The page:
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Panda Hobby Cougar 4 x 4 MRAP


With mines and IEDs an ever-present threat on today's battlefield, vehicles must withstand deadly blasts to keep the crew intact. Built by Force Protection, Inc., the Cougar is designed with crew survivability in mind. Used primarily by the U.S. Marine Corps, the Cougar has been keeping its troops safe on the front lines since 2004.

The number of parts nicely packed into Panda's box will make your head spin: 15 sprues and a photoetched-metal fret hold 578 parts. Four vinyl tires are included. Much of the molded detail is shallow, and many parts have flash to clean up.

The instructions are a 20-page magazine-style booklet with a sprue breakdown and separate decal placement guide in color. The directions do not call out colors, so you will need good references.

The instructions present 20 steps to complete the Cougar. I did find a few errors in the directions: Part X8 should be X9 and vice versa; Part F12 should be F13 and vice versa.

Starting with the chassis, from the get-go you will find this is not an easy build. Parts do not seem to line up at all. For instance, the ball joint/wheel assembly: There was no way to mount it correctly so the wheels stood true. Instead, they pointed in. I had to break off the ball joints and super glue the wheels so they stood straight.

Most of the time you spend on the build will be on the interior of the model. Details include all the radio equipment, a Blue Force tracker, and other computer hardware; options abound for different equipment as well as various anti-IED devices. Many of the interior parts are tiny and fragile. Seat belts are molded into the seats. Sadly, most of this stuff will never be seen — but a person who likes to add a lot of detail will enjoy the effort.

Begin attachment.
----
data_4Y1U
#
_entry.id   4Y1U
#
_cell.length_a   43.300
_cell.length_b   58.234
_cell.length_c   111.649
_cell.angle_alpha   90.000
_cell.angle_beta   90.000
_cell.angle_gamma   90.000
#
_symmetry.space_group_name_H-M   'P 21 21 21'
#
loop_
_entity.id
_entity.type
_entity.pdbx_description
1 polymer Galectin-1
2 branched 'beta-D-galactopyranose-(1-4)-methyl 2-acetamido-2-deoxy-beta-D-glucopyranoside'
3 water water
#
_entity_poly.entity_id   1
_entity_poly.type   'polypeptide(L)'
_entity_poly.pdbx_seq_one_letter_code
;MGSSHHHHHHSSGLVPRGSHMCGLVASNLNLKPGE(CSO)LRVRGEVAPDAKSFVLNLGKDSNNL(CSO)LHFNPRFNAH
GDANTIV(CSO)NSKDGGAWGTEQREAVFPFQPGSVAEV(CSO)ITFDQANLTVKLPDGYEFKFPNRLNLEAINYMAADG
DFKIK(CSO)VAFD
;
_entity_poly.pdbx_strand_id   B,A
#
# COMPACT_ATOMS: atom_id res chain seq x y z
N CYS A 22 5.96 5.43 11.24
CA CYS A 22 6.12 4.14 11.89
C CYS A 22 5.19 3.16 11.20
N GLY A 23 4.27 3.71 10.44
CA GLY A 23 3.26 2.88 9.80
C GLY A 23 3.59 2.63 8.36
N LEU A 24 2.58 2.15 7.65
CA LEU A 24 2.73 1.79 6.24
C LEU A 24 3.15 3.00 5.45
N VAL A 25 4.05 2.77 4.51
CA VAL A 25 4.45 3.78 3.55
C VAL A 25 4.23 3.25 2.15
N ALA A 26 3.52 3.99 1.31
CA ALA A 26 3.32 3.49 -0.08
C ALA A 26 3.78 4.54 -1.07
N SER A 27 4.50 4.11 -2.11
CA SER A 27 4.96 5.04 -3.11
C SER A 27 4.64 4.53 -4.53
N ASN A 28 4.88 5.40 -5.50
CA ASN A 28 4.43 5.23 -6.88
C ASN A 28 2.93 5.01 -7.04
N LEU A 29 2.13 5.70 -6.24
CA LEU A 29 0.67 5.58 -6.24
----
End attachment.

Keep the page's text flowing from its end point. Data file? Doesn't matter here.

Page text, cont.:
After the interior is complete, it's time to add the upper portion of the body to the lower portion. The fit of the body halves was poor; there was about a 1⁄16" gap that I filled with shims and sanded smooth. Once that was complete, I mounted the vinyl tires on the wheels. I was disappointed by the fit of the tires to the rims; there is a huge gap where the tire and the wheel join. An aftermarket set of wheels may be in order.

Turret assembly went well, but detail on the .50-caliber machine gun is soft. I would replace it with an aftermarket weapon or something from your spares.

I painted with Testors Model Master enamels (No. 2136, U.S. Gulf armor sand). Decals went on over a clear coat with no issues; only one set of markings is included.

When the paint dried, I lightly weathered my Cougar with a gray wash and pastels.

The build took me more than 50 hours to complete — far more than I had expected. Although the fit of the parts was a challenge, I'm happy with the results. I wouldn't recommend Panda's kit to a beginner, but someone looking to meet a challenge to achieve satisfying results will enjoy devoting the time to this good-looking model.

Note: A version of this review appeared in the September 2015 FineScale Modeler.

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